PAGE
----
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Discussion in 'General Firearms Forum' started by CajunBass, Feb 15, 2020.
Colt uses them for one reason only...they’re CHEAP.
Nice try, but the morlocks in their caverns like all things done the way they used to be done. Also, if you do try to do something the way it used to be done, it will not be done as well as they used to do it.
Well not really
Wood revolver grips aren’t happening these days. They’re too expensive. However, I’d prefer rubber grips over that crap looking laminate.
Some laminate looks decent. The stuff that Colt and Smith use today is God-awful.
Not sure I agree with ya about the appearance of the current Python's grips. But that's a subjective thing anyway. But @DrewBone is correct about laminate being stronger and more consistent in density, and more stable and crack-resistant. It's basically a wood-looking resin, and for the job that's actually superior to solid wood. Maybe not as aesthetically as pleasing, but if fancy is what you want then go aftermarket, or wait for Colt to do the Royal Blue stays-in-the-box-forever edition.
Also, can the type of used on old Pythons and S&W's even be obtained anymore? Gibson guitars got in some deep doodoo for using fancy tropical woods not long ago. Like @DrewBone said, it's 2020 not 1960 and it is what it is.
Rubber is stronger too. I’ll take rubber over that crap.
Wood is available, but adds too much to the cost of the gun. They’re trying to make more profit.
Similar to what Colt used to use on the Python Elite back in the day...
On blue steel revolvers I think natural wood grips would look very nice. But on stainless steel revolvers, I really don’t mind rubber or even laminate...
The wood laminates are probably functionally better than hard wood, but they don’t look near as good. For synthetics, I think the VZ grips look nicer than the wood laminates.
Nice photos, OP.
American Rifleman reviewed the new Python
Addressed shortcomings and quantified defects in production
Was a very accurate shooter comparable to the classics
Well, since this has resurfaced, I'll add a couple of things.
First, the more I use them, the more I like the stocks. Even the muted look is growing on me. For shooting, (for me) they can't be beat I don't believe. I had originally thought I might look for others, but I'm not going to bother now.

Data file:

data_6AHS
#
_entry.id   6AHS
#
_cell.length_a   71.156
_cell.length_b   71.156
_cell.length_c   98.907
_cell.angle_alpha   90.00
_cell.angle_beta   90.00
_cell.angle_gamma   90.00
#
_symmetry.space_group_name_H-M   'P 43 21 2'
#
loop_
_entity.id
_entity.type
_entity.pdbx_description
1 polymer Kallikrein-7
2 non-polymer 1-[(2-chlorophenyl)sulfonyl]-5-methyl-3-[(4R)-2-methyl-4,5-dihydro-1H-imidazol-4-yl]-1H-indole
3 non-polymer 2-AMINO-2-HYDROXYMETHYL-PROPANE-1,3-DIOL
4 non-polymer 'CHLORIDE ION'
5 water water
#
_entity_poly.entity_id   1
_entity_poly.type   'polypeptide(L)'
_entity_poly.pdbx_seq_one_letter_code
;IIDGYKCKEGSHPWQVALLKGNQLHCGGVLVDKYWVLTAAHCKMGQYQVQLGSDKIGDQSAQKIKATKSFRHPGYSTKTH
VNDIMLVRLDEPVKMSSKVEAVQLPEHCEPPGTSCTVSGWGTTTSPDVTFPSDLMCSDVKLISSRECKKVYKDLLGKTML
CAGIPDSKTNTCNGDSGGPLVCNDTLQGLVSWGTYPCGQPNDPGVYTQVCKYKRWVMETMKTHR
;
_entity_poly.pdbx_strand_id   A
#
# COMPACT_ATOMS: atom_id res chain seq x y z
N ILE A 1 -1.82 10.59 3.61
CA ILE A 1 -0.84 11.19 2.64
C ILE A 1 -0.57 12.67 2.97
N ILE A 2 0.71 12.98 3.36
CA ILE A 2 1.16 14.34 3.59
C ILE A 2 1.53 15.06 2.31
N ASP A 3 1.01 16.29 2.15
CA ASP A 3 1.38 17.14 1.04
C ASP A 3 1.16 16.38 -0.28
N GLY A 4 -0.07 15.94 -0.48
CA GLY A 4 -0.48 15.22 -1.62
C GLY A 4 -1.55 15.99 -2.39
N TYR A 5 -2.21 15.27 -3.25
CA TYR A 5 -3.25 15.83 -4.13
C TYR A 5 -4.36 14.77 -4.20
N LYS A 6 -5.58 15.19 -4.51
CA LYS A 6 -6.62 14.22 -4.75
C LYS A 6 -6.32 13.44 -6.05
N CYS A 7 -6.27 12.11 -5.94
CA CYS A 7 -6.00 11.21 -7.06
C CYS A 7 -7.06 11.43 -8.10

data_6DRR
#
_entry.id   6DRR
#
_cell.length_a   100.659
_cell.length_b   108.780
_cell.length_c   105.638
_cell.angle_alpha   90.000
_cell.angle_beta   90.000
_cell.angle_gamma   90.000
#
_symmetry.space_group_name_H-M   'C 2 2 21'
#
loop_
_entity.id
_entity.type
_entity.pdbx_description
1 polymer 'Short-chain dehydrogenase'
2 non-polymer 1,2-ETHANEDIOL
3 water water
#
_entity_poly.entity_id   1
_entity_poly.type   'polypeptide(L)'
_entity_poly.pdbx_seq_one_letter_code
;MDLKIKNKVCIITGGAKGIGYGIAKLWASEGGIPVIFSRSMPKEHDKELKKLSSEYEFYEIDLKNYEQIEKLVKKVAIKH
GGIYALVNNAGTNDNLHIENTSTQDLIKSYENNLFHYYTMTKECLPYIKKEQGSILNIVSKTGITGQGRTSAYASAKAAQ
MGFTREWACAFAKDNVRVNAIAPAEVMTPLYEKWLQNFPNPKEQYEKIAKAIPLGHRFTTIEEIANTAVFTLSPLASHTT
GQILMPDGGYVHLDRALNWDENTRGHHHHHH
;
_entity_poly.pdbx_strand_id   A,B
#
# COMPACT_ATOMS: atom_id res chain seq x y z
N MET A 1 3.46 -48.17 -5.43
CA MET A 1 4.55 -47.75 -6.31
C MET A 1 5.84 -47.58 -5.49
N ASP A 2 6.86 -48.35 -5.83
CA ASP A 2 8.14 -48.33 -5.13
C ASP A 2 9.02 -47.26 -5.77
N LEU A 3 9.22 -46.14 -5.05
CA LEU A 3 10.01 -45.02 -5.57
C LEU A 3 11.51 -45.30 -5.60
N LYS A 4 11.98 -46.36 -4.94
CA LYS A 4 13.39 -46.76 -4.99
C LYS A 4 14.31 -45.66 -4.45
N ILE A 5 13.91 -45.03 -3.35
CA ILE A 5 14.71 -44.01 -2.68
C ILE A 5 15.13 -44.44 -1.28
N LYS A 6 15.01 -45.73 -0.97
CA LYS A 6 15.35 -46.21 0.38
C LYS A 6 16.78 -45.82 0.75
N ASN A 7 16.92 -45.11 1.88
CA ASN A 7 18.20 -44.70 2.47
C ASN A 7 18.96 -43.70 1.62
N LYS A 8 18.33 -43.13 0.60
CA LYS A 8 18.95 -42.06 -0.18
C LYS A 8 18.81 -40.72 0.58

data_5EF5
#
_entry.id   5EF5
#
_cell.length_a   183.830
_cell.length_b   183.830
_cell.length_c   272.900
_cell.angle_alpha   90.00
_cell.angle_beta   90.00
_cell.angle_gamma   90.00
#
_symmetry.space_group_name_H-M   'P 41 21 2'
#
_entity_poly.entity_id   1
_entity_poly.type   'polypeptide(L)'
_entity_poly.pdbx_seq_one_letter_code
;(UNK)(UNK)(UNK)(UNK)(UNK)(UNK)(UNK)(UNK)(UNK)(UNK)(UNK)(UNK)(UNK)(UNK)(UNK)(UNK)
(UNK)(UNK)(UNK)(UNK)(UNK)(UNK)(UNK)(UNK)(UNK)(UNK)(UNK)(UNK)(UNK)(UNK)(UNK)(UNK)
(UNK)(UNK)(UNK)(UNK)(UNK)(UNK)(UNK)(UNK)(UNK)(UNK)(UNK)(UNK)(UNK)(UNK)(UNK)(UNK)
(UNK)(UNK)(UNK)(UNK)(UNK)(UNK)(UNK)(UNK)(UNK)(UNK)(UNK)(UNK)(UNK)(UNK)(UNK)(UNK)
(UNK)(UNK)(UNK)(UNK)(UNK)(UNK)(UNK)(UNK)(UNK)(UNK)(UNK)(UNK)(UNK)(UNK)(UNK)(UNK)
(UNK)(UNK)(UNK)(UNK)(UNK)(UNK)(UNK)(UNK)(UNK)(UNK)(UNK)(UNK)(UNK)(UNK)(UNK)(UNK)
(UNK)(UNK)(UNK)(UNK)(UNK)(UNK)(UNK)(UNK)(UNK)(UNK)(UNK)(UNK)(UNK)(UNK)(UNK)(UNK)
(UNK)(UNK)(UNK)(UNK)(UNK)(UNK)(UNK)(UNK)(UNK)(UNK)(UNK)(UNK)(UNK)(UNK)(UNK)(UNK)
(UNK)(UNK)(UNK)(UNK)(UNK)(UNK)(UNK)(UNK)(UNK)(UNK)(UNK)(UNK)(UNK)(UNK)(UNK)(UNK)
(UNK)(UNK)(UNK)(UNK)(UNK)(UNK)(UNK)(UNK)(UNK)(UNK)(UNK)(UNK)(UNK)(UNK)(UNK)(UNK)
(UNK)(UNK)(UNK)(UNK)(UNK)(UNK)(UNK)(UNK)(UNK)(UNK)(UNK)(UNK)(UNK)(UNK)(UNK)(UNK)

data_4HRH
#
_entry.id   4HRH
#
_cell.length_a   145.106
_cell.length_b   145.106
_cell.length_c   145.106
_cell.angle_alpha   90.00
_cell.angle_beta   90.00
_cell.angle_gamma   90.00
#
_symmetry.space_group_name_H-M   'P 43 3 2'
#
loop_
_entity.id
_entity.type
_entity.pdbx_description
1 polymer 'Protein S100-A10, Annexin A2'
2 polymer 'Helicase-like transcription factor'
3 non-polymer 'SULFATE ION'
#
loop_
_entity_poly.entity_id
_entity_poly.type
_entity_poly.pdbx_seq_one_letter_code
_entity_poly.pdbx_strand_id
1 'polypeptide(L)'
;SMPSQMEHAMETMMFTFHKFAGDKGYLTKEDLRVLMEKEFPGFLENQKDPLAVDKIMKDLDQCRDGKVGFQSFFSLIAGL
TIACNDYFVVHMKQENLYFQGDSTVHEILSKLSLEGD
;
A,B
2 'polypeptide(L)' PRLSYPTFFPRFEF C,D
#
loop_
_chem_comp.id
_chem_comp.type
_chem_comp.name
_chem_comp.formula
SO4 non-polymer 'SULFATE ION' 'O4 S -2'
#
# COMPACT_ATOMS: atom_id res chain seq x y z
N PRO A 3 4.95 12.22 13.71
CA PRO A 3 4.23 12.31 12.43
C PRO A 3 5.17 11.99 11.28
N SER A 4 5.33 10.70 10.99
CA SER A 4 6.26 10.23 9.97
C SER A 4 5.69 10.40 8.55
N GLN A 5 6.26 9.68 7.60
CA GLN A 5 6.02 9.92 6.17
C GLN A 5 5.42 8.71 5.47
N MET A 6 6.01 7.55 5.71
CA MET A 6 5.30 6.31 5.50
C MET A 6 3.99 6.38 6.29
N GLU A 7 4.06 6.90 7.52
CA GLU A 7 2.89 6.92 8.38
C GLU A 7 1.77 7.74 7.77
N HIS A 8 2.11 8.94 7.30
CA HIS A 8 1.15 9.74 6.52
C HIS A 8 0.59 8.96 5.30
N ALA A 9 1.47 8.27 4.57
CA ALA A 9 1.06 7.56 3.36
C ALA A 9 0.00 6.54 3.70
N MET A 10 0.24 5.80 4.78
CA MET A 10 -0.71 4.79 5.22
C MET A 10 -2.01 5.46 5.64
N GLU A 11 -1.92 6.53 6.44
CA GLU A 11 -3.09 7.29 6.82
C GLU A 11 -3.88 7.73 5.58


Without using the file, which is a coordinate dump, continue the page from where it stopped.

And I'm up to just over 800 rounds. I had been doing 100 or so a week until this past weekend when things got sort of wonky at the range. Nothing dangerous or anything, just lots of people, and long waits. I'm too old for that nonsense, so I just stayed home. No more problems with the screws loosening, and I haven't bothered to use any kind of thread lock. I just snugged them down with a proper screwdriver. I've checked them several times since, but no movement.
I'll admit that I checked Goldenwebb's you-tube site to see if he had anymore information on his Python just for the fun of listening to him. But sounds like all is good with the new Python, except this whole panic going on right now.
Thanks for the update...I'm glad you're still liking it and the grips! When they become readily available I plan on securing one of the 4.25" barrel models
Glad you like it, CB
The old gunsmiths have been replaced by CNC machines. This means that the Pythons are not hand fitted.
It means they are better fitted
Yeah well anytime you want to compare your production line Mongoose to one of my Korth Combats, I’d be happy to oblige.
And your dick is bigger than mine too, no doubt.
But what does that have to do with the Python?
Trying to explain that CNC doesn’t always trump skill, since you decided to bring it up.
As for the Python, I’ll certainly concede that the new model is stronger and more durable. I’ll also say that the new stainless looks nicer than old stainless Pythons (never cared too much for the original stainless Pythons).
Better fitted is a real stretch, in my opinion, based on the example I handled. It’s also a completely different gun with a completely different feel. Might as well compare the original Python to another revolver altogether. Not bad, just totally different.
I do look forward to shooting one. Contrary to what you probably believe, I don’t always prefer shooting the older guns. I actually prefer my 2012 Sig P210 Super Target as a shooter over my old Swiss examples.
Yes, it could be used. Dalbergia (rosewood, cocobola etc.) can be used depending on the source of origin and having the proper certification. Gibson got in hot water because they didn't have the certs.